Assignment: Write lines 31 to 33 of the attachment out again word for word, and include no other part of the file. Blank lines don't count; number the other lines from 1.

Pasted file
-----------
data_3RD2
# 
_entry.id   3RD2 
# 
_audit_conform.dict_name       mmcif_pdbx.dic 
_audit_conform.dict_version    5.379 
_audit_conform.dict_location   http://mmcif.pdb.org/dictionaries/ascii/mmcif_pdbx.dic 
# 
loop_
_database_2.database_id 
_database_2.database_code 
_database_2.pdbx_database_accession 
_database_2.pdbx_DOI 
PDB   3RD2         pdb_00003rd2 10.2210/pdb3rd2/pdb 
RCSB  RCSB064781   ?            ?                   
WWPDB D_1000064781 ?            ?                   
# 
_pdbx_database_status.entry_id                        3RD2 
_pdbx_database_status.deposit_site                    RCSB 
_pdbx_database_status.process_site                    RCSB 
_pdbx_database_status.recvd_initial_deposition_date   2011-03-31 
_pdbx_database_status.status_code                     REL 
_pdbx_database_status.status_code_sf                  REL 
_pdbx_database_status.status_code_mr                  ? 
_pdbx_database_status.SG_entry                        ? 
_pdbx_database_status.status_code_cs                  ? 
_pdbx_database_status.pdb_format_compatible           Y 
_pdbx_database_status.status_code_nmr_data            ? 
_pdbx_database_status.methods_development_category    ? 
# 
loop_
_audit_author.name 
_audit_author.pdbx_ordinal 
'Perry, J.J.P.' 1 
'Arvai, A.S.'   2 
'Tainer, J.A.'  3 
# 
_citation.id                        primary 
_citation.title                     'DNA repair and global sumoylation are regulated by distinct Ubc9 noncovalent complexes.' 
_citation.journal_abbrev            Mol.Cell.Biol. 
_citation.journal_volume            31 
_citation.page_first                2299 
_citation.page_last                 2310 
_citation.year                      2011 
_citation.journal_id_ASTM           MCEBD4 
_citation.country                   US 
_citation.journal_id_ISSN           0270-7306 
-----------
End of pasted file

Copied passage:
loop_
_audit_author.name 
_audit_author.pdbx_ordinal 